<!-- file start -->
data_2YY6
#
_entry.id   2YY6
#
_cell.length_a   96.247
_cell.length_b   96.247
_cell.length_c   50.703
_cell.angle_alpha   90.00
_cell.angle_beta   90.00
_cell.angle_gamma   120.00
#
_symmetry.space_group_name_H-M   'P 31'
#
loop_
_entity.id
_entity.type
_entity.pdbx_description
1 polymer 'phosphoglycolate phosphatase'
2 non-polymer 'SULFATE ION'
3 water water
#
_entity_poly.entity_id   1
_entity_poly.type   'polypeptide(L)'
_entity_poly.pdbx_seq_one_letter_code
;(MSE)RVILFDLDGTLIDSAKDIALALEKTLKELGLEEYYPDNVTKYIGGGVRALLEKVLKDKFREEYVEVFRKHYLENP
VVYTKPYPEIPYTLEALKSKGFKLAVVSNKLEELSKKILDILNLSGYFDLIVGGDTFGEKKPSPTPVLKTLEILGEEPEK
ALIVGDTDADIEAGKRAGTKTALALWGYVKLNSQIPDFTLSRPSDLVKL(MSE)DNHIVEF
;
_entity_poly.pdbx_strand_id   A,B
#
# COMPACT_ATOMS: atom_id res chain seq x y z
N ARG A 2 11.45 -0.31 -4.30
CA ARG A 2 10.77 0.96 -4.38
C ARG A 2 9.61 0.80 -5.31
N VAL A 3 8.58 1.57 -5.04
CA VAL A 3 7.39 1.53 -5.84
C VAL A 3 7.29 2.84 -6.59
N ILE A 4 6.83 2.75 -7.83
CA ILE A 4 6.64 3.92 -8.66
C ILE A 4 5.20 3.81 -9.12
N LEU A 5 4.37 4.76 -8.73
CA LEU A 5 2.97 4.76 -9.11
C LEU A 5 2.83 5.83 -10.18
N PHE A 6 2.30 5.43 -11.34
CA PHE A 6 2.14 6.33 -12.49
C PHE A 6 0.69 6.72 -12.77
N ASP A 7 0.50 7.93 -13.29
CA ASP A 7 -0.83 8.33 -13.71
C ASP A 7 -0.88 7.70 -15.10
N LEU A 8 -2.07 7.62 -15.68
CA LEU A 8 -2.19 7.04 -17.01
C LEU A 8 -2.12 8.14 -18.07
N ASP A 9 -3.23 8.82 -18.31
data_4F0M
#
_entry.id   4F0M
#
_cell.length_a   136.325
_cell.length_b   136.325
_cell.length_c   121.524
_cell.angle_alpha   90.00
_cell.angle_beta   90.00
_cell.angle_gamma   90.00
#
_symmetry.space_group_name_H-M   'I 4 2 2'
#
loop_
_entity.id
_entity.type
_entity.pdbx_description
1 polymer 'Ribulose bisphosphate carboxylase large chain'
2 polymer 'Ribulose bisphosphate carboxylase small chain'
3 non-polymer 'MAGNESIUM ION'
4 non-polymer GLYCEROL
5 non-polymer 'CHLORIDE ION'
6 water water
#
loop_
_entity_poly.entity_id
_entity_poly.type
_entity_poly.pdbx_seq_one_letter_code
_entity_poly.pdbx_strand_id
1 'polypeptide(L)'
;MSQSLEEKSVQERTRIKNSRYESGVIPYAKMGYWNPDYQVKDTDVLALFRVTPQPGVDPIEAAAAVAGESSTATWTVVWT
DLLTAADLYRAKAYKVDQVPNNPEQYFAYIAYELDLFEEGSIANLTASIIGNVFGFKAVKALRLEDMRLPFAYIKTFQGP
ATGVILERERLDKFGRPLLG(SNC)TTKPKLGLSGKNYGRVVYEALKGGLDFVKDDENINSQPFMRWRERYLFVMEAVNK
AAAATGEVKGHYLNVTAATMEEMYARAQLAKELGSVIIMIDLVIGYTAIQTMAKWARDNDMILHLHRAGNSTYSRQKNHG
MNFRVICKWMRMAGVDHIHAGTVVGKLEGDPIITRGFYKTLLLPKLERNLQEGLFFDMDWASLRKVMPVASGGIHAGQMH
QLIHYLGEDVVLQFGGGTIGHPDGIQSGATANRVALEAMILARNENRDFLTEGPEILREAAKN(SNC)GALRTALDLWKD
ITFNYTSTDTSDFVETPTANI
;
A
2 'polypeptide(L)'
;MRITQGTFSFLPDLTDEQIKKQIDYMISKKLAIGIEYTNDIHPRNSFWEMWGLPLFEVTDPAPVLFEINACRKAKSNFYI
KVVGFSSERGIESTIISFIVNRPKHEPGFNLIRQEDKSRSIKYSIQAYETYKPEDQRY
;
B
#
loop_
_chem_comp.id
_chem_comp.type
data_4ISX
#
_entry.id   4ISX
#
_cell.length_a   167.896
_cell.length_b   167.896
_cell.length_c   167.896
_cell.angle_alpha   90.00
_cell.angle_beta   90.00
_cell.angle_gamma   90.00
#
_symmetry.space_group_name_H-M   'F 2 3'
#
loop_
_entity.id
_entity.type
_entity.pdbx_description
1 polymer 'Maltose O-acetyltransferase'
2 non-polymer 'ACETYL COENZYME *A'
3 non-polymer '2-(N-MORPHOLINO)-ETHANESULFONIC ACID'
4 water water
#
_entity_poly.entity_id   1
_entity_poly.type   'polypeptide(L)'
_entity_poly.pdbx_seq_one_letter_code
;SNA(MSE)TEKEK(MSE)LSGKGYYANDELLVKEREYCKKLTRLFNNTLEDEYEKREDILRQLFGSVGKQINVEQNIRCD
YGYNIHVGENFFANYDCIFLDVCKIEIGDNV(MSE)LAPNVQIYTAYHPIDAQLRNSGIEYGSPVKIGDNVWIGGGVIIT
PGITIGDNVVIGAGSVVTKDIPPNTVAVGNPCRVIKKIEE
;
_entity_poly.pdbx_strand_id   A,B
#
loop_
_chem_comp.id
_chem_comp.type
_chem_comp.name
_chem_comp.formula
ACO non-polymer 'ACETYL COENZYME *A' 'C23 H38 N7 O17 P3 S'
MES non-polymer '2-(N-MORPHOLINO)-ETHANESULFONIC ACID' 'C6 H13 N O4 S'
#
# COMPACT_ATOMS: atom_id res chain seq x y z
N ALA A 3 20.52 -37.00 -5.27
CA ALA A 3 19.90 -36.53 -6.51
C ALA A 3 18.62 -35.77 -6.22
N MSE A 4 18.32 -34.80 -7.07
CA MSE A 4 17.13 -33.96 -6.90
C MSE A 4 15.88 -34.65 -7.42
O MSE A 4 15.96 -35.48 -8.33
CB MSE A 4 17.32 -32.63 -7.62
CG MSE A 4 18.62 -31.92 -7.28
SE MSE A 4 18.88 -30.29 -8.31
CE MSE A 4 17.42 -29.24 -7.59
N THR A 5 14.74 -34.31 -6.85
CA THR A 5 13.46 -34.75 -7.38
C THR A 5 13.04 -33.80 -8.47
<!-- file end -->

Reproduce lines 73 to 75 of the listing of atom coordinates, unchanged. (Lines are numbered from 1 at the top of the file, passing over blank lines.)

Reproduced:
3 non-polymer 'MAGNESIUM ION'
4 non-polymer GLYCEROL
5 non-polymer 'CHLORIDE ION'